TOTAL RUNOUT (TOHT-L • RUHN-OUT)
DEFINITION: A COMPOSITE CONTROL OF ALL SURFACE ELEMENTS. THE TOLERANCE APPLIED SIMULTANEOUSLY TO CIRCULAR AND LONGITUDINAL ELEMENTS AS THE PART IS ROTATED 360 DEGREES. TOTAL RUNOUT CONTROLS CUMULATIVE VARIATION OF CIRCULARITY, STRAIGHTNESS, COAXIALITY, ANGULARITY, TAPER, AND PROFILE WHEN IT IS APPLIED TO SURFACES CONSTRUCTED AROUND A DATUM AXIS. WHEN IT IS APPLIED TO SURFACES CONSTRUCTED AT RIGHT ANGLES TO A DATUM AXIS, IT CONTROLS VARIATIONS OF FLATNESS AND PERPENDICULARITY.
As stated here above, total run-out is a composite control. As such, the result is the accumulation of:
It should be noted that while the definition includes all of these, it does not necessarily mean that every scrap part is the cause of more than just one. Whether it is determined that you are struggling with one or all six, workholding has a direct impact towards getting total runout under control.
Workholding performs two basic functions:
- Positions the part appropriately
- Grips the part sufficiently to resist part movement against cutting forces.
If point #1 is performed appropriately, then it can be argued that the source of continued error would need to be located elsewhere (i.e., head stock alignment, turret alignment, etc.).
If point #1 is not appropriate to the application, then how might workholding be contributing to the error? How might the product be to blame? What principles need to be considered?
If we were to assume the work piece were a round cylinder, then we would want to be sure that this same cylinder’s axis perfectly shared the same axis as that of rotation (i.e., lathe application). If this basic requirement wasn’t satisfied, then the last 5 controls above would be in put in jeopardy.
In practical terms, what can cause this to happen?
- Jaw forming techniques
- Jaw “lifting”
- Worn chuck
- The run-out tolerance is tighter than the chuck accuracy
- Short gripping length relative to diameter ratio
Without going into the fundamentals of how soft jaws are formed (i.e., machined), we can describe some of the more popular effects when done so improperly. These would include: jaws having positive or negative tapers from front to back (or back to front), poor surface finish altering the jaws centerline, the centerline being offset by not pre-loading the jaws correctly or in the correct direction.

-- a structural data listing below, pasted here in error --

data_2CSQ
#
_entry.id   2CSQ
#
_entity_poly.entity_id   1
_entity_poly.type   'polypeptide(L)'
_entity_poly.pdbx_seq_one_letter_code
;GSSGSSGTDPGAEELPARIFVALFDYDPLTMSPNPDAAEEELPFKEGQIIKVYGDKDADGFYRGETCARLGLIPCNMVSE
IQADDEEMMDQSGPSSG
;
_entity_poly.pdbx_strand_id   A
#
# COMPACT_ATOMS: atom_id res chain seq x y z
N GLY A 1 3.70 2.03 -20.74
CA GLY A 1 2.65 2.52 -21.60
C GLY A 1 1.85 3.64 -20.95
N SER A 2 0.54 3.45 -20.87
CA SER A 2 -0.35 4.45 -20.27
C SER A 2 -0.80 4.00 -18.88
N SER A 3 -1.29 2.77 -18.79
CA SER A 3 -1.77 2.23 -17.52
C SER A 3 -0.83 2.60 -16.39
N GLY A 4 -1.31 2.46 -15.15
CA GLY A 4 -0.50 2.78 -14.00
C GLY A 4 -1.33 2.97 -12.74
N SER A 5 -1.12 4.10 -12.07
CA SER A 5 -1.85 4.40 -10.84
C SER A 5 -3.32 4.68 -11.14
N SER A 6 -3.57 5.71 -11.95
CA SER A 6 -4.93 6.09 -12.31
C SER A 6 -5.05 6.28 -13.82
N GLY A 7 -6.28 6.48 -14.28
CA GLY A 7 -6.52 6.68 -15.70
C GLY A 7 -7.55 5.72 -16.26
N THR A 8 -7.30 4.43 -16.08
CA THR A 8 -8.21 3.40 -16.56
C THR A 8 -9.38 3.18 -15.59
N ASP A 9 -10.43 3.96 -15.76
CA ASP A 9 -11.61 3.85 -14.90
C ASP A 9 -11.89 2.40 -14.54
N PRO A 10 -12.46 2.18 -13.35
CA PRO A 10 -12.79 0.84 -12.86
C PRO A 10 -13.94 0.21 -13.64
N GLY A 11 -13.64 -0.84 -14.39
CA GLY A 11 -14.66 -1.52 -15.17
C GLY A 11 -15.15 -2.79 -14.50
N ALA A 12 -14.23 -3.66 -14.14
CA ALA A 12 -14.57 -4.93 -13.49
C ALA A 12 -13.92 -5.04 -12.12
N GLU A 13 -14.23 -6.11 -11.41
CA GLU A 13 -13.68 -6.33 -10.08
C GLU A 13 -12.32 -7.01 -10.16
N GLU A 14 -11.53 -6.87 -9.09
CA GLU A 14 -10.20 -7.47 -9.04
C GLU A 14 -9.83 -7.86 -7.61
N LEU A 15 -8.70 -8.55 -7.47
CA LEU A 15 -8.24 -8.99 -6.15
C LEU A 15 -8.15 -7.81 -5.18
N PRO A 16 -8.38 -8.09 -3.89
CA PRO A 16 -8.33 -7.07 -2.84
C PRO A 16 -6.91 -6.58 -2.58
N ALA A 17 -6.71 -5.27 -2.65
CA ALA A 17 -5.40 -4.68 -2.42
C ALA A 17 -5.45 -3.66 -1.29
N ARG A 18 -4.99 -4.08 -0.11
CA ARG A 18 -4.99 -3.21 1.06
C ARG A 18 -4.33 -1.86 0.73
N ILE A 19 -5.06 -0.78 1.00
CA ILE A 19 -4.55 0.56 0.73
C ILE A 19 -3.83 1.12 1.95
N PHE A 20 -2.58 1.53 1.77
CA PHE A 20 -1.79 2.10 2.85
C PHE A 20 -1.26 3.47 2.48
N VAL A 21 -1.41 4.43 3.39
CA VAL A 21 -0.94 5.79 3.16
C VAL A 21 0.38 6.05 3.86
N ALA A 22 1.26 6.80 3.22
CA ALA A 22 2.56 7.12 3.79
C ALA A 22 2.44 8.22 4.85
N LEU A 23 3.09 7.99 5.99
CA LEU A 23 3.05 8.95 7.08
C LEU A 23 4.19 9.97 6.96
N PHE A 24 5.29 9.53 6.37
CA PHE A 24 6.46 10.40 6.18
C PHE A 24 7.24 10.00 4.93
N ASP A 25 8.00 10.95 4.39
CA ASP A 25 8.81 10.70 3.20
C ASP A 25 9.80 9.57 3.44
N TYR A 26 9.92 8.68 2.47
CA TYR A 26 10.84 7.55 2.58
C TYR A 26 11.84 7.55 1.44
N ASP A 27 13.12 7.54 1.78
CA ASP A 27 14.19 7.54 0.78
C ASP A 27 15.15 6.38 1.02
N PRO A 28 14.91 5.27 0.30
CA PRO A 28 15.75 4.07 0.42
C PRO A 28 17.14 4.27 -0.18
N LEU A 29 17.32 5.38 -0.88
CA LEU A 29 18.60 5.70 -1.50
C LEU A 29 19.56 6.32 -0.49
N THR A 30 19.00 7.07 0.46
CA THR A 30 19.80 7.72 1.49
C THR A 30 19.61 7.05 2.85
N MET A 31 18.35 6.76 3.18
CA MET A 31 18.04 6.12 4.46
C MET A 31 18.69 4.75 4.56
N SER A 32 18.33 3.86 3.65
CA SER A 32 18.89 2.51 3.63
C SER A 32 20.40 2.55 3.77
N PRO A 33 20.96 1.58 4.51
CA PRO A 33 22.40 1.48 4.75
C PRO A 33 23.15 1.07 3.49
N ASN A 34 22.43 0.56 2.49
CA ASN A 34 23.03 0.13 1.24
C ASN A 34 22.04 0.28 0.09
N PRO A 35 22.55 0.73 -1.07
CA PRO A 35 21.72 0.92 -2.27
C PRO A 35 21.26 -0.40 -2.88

Short gripping length to diameter ratio (L:D)
A steel washer might be an excellent example of this. Its length (thickness) is just too short for a workholding devise to establish its centerline by. If we were to grip it 10 times, the chuck would attempt to establish a unique centerline with each attempt, and they would still all be incorrect.
What is the solution?
If one of its faces were perpendicular to the outer diameter in such a way as to be used as a surrogate for the outer diameter, we could then use the face rather than the outer diameter (OD). Since it would be imperative to keep this face back against this surface, “jaw lift” would need to be taken out of the equation.
Jaw Lift – as it relates to gripping poor L:D (ratio) parts
All conventional sliding jaw chucks experience a measure of jaw “lift.” There are 4 primary reasons:
- The clearance between the master jaw and that of the body. Thus the phrase “sliding jaw” speaks to this engineered clearance.
- Due to wear this same clearance has increased over time.
- Chuck body flex
- Hydraulic pressure is too high for the jaw height being used.
WHERE DOES THIS LEAVE US?
The earlier described part stop (i.e., locator) still offers us the qualified surface needed, but the chuck, rather than lifting the part away from the part stop, must instead pull the part back against this surface. Only then have we built robustness into the process via the workholding.